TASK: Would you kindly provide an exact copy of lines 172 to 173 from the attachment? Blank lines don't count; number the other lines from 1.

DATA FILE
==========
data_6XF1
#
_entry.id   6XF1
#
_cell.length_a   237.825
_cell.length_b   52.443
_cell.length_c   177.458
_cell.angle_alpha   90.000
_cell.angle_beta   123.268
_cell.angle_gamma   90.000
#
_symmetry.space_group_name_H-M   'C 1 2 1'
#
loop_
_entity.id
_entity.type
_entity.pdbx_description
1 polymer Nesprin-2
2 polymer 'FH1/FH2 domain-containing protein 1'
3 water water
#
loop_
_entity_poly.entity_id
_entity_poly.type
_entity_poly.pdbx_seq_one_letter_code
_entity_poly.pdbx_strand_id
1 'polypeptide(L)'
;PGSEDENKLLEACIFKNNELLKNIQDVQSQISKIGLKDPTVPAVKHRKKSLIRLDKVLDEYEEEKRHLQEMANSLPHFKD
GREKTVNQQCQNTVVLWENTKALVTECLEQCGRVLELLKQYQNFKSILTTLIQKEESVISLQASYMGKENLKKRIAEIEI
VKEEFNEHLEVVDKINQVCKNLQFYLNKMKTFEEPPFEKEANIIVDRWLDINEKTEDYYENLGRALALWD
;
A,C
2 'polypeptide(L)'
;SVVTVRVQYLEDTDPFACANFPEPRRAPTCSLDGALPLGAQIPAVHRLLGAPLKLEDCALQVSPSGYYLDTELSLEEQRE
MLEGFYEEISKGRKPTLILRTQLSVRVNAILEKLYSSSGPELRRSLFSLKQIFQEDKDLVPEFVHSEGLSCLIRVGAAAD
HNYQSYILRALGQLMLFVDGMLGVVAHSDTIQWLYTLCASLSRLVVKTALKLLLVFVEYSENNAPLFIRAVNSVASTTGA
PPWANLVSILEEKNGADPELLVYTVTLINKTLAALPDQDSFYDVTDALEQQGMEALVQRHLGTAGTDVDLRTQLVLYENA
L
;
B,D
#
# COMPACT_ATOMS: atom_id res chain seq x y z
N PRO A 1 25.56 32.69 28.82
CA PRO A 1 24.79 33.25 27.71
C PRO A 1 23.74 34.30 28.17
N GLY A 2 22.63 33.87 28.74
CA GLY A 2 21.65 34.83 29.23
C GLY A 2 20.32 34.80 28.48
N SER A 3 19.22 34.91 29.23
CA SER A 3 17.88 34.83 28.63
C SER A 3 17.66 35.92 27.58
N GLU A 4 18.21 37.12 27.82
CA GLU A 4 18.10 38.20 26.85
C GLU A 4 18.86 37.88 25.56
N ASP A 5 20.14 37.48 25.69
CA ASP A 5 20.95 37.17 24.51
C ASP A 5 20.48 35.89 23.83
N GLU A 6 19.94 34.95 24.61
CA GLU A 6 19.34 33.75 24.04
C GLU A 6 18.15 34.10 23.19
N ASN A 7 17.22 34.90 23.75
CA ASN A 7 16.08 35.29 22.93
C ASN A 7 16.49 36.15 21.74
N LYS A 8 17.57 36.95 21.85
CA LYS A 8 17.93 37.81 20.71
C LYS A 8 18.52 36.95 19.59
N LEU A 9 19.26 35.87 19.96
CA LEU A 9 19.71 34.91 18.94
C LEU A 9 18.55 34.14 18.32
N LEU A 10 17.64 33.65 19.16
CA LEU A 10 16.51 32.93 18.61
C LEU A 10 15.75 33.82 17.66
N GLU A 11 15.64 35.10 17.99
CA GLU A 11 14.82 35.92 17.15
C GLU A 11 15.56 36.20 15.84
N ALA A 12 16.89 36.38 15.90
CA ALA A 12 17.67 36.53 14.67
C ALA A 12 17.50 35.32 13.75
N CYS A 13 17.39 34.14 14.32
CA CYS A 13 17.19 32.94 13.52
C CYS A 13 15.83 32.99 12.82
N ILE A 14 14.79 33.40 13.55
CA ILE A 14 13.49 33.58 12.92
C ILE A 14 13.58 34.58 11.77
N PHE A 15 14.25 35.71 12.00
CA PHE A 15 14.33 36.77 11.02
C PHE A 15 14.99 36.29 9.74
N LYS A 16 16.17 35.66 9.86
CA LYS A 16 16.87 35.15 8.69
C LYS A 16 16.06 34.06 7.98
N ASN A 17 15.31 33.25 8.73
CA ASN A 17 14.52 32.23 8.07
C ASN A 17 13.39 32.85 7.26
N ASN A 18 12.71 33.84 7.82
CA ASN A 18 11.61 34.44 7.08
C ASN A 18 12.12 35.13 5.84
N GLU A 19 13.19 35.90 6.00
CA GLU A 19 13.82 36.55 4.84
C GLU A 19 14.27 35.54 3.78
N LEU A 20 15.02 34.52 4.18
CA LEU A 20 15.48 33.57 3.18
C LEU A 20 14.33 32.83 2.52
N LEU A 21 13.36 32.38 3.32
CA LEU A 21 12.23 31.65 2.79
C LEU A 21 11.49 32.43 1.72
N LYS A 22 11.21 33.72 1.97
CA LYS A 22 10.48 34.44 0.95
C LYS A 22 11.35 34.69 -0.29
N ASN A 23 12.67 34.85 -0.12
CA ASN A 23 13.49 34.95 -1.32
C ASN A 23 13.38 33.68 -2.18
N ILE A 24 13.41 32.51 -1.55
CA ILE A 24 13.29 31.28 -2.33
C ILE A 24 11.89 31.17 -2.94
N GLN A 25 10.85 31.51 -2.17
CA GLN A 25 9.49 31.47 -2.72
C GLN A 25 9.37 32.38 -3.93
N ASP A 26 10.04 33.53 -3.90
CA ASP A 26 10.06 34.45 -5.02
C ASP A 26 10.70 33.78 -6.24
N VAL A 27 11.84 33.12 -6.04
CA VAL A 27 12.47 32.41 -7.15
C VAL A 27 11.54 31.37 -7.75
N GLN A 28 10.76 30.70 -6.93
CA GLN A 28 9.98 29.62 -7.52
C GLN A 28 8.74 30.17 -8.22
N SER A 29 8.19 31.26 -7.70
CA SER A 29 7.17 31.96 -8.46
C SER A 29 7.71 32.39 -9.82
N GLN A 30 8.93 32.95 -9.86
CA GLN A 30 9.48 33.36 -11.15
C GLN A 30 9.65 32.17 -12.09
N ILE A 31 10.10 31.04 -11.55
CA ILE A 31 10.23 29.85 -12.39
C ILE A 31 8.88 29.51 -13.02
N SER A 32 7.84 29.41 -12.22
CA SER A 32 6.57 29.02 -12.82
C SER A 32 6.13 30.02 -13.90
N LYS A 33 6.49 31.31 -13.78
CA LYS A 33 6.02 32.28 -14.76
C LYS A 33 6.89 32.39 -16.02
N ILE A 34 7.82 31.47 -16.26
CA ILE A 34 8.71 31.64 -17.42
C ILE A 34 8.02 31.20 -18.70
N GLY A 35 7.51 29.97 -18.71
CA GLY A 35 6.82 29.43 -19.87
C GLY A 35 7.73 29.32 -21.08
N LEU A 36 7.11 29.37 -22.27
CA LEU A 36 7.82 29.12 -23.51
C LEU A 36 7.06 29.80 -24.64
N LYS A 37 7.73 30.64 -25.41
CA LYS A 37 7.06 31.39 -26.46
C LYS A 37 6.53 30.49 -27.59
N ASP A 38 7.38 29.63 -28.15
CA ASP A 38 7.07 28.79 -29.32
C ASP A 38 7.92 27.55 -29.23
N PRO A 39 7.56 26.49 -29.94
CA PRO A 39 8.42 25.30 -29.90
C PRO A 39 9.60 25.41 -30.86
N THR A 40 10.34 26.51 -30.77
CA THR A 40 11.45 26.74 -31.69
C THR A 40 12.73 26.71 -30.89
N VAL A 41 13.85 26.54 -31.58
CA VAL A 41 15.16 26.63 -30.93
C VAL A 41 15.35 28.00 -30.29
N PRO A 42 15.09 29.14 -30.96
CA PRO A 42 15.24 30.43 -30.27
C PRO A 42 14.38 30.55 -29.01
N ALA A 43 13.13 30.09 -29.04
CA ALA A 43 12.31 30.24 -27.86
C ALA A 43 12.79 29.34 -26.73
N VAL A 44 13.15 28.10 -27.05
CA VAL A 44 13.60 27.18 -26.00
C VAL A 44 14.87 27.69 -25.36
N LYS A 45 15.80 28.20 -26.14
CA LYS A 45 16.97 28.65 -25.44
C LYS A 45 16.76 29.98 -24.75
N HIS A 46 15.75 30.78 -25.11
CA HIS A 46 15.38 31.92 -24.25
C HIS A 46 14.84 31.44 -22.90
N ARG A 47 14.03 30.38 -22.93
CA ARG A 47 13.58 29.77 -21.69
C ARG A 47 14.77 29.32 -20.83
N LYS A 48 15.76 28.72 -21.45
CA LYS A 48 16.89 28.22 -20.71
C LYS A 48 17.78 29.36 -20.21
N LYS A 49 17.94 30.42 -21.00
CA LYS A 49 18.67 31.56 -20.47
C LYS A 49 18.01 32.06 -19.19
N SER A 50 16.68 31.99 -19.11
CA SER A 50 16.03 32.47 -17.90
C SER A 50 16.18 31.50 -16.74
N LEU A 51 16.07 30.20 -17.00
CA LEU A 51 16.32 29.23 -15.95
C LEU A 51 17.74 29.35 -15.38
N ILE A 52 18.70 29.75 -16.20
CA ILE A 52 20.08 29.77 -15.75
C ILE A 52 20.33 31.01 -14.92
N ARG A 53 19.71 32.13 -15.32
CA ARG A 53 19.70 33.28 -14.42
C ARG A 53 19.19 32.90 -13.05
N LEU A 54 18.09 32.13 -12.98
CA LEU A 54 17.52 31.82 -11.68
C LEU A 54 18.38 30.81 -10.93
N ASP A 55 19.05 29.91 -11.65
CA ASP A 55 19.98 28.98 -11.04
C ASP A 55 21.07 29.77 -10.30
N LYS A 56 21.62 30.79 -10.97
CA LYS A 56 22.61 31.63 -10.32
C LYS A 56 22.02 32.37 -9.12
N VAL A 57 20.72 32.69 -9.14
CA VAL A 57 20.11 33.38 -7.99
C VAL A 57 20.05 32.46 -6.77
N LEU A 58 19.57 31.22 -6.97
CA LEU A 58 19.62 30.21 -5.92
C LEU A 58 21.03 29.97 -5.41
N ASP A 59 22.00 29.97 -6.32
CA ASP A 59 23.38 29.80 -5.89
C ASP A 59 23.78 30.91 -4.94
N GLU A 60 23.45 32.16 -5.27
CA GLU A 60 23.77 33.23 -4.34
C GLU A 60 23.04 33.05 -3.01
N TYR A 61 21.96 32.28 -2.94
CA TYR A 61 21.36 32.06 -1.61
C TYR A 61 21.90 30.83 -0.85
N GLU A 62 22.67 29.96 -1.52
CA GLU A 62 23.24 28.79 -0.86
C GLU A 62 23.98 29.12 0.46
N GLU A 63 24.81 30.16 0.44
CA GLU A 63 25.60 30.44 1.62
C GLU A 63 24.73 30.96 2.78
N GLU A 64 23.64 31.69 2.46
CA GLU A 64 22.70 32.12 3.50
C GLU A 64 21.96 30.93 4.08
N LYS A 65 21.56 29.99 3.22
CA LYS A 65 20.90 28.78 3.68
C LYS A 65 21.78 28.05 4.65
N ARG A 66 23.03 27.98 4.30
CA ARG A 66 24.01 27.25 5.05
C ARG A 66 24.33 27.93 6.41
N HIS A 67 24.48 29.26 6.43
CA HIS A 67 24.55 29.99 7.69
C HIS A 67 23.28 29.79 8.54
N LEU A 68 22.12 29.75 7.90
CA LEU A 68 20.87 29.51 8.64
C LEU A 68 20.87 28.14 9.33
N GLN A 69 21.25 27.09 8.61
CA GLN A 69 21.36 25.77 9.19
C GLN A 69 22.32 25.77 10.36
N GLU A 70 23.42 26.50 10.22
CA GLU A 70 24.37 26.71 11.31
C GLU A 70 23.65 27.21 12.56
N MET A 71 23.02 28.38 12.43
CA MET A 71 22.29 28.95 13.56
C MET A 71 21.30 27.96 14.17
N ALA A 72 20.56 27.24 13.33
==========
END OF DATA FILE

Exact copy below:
N VAL A 44 13.15 28.10 -27.05
CA VAL A 44 13.60 27.18 -26.00